If you attend church near Claremont, California, you may have the tremendous luck of being in a Gospel Doctrine class taught by Dr. Patrick Mason, Howard W. Hunter Chair of Mormon Studies and Dean of School of Arts & Humanities at Claremont Graduate University, and author of Planted: Belief and Belonging in an Age of Doubt. Brother Mason pledged to put his shoulder to the wheel last Sunday when he taught Gospel Doctrine lesson 42 on continuing revelation using the resource guide historian Paul Reeve created for Shoulder to the Wheel. He shares his experience here:

I opened by asking people to list examples of revelation to the church in their lifetime. I was pleased that the 1978 revelation came up first, but then we filled in the blackboard with a couple dozen other examples. I wanted to underscore, as the lesson does, that God continues to lead the church through revelation, but I also wanted to emphasize that it does not come only to the president of the church. So I had the class members turn to D&C 102, which are the minutes of the first high council meeting of the church. Meeting minutes canonized alongside Joseph Smith’s “thus saith the Lord” revelations? We had a productive conversation about revelation happening at every level of the church, and the value of councils in seeking and receiving the Lord’s will. This gave me an opportunity to discuss the importance of the church’s current emphasis on councils that include both women and men as the best vehicle for receiving the revelation necessary to direct a ward.

I spent the rest of the lesson focusing just on the 1978 revelation. I did not dedicate much time to the history of the ban, since that is something we had discussed previously in the year (I can’t remember in what context; probably another lesson about prophets). Instead, I relied heavily on Ed Kimball’s BYU Studies article to provide the class more information about the long struggle that President Kimball had in seeking and receiving the Lord’s will. I lingered on the great quote from him (which I also use in Planted) about having to struggle against his own natural inclinations and even prejudices, but being open to whatever the Lord wanted. I had the class members read quotes from several of the apostles who were present when the revelation came. It was actually a rather sacred experience for us to read those testimonies together, and I felt the Spirit ratify to our little band of would-be Saints that indeed revelation had been received that day in June 1978.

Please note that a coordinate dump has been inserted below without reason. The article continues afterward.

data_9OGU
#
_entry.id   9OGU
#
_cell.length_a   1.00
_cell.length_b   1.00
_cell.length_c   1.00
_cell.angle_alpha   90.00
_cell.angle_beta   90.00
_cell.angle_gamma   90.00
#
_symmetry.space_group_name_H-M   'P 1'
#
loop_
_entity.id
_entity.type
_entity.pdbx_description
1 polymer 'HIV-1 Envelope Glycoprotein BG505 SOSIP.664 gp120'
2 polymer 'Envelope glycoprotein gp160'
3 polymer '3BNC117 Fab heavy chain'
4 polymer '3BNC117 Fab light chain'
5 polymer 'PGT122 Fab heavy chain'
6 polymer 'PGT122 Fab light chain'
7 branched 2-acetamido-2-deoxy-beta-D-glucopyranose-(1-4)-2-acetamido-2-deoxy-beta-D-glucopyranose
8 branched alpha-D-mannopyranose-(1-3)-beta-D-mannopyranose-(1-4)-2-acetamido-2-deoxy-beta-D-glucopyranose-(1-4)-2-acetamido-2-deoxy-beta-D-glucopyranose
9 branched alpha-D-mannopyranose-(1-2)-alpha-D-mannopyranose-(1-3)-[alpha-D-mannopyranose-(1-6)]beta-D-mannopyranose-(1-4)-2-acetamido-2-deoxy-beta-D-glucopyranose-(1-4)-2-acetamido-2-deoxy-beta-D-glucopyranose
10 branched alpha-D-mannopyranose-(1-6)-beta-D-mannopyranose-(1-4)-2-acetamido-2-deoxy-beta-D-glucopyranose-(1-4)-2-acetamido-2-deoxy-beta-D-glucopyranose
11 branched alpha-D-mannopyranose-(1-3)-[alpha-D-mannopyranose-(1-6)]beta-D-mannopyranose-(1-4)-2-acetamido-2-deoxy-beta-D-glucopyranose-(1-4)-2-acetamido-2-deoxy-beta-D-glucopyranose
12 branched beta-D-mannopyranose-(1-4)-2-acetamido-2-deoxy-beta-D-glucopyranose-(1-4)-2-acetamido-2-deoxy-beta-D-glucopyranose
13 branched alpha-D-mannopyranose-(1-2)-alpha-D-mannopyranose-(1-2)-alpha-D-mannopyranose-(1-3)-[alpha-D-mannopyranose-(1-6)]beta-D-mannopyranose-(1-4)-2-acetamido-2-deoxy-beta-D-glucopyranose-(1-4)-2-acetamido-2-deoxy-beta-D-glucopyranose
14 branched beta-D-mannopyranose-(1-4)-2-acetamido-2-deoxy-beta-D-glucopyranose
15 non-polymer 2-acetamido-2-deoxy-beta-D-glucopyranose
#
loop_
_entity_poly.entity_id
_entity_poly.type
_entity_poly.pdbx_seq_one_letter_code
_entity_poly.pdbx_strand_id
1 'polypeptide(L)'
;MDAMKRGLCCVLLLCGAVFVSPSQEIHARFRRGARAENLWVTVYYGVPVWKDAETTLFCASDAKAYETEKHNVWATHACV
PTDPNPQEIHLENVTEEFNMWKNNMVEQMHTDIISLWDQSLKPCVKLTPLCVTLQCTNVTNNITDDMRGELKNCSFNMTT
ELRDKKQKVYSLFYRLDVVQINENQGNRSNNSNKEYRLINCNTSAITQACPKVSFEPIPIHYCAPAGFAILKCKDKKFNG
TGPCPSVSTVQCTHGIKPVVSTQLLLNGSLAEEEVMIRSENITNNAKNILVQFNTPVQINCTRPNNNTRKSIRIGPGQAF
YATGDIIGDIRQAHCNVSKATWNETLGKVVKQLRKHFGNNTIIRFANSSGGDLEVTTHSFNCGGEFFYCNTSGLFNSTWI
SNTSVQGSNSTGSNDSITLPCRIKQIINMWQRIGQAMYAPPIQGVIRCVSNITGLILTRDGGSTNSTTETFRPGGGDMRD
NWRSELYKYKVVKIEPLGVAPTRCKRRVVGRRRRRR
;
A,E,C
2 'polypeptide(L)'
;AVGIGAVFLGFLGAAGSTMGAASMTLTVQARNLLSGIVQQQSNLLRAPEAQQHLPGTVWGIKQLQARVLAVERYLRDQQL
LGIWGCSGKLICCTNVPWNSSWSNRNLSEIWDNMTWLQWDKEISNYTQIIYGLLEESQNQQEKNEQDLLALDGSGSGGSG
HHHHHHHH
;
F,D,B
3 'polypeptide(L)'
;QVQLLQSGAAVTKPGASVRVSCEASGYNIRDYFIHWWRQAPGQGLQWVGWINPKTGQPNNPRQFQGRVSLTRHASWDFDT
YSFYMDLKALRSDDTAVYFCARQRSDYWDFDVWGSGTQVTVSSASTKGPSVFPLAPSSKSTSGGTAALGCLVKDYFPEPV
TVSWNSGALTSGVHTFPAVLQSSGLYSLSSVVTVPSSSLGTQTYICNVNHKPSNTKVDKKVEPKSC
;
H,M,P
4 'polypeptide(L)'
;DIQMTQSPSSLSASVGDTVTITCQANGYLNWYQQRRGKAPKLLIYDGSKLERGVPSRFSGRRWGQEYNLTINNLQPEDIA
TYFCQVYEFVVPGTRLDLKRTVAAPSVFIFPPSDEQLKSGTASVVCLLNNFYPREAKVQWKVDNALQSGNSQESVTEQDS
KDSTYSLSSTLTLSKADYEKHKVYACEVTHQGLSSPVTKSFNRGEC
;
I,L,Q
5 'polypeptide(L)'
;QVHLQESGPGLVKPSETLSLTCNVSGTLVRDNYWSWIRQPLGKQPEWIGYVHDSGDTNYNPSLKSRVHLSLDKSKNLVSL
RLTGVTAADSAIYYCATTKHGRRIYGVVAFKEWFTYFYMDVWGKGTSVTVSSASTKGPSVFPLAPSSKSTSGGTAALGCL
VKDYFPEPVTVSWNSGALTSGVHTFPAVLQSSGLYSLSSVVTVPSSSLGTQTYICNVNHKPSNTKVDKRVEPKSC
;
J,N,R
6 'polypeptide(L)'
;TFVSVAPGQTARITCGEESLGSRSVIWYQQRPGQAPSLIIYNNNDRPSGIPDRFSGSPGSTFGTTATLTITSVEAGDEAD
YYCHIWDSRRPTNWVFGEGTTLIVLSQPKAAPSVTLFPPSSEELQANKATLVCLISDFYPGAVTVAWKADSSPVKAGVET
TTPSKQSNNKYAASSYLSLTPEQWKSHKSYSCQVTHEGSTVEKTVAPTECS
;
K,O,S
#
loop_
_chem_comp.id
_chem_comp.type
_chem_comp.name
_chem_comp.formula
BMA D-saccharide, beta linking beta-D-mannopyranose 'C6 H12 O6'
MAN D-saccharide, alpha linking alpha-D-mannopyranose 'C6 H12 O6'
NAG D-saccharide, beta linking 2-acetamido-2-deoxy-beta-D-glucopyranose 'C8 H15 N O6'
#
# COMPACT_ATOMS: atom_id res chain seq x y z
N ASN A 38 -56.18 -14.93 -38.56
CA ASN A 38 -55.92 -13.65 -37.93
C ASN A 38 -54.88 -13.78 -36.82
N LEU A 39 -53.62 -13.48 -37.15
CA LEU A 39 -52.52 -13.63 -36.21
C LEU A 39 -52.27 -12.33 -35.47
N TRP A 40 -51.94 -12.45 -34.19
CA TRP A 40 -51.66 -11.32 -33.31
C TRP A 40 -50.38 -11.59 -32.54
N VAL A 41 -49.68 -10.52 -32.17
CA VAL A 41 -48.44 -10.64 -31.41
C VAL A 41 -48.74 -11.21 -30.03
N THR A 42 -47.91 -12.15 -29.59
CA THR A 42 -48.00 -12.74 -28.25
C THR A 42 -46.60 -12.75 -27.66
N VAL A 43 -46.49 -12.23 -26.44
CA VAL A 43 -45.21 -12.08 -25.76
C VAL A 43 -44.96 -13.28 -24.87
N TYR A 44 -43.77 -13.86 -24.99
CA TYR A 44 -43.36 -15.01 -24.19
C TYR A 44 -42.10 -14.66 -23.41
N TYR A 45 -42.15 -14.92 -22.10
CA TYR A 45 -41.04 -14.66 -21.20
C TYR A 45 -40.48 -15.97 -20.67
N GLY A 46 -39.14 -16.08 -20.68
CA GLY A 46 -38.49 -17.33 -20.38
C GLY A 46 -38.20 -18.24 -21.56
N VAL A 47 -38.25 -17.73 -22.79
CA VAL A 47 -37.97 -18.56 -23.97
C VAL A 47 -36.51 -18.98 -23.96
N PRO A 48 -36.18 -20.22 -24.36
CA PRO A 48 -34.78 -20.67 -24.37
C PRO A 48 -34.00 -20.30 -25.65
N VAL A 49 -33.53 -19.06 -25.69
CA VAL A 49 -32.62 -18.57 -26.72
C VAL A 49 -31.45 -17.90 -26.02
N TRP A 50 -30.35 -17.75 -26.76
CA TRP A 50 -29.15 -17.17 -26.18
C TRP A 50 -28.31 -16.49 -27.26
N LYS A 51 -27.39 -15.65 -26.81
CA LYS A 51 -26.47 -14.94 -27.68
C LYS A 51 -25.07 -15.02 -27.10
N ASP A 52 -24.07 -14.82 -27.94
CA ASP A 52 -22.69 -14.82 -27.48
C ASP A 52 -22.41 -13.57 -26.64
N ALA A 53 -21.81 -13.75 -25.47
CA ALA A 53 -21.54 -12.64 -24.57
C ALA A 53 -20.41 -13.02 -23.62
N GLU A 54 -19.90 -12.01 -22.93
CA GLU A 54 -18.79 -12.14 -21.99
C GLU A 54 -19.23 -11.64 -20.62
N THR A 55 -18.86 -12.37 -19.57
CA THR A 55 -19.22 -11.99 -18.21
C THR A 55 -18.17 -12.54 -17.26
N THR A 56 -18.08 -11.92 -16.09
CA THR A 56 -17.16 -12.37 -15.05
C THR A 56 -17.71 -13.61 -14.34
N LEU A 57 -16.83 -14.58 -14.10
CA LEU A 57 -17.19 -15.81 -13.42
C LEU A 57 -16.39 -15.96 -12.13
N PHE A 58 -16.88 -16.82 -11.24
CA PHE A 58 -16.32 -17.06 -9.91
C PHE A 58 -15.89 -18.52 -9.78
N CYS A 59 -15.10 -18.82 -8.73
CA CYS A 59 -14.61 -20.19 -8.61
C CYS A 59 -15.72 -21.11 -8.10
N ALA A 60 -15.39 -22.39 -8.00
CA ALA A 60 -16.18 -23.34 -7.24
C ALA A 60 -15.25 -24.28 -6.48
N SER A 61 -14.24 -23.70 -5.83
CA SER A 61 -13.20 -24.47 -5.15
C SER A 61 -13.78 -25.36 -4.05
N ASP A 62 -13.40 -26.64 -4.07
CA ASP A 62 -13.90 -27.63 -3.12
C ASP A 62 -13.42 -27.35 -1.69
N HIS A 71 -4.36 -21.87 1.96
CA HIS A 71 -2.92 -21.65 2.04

I asked the class members to share their own thoughts and insights. It’s an older ward, so many shared their own experiences of hearing the news come over the radio. There was a hint of triumphalism in some of the responses — aren’t we great that we received revelation and solved the race problem! — and so I reflected on how the church is in the midst of an “ongoing restoration,” as President Uchtdorf has said, and there are still many things that we need to address within our communities if we want to achieve Zion. We closed by reading the quotes from Elders Ballard and Cook in the most recent General Conference, and I testified that the Lord is still striving with us to overcome the sins of racism, sexism, nationalism, and other forms of inequality so that we can truly become his people.

There was a great spirit in the room, and several people were visibly touched. One of the ward stalwarts came up afterward, with tears in his eyes, and said, “Thank you. I had never really thought about it in this way.” I don’t know for sure exactly what he meant, other than to say that the lesson gave people food for thought, and a better appreciation of what happened in 1978 — and hopefully the work we must still do in 2017.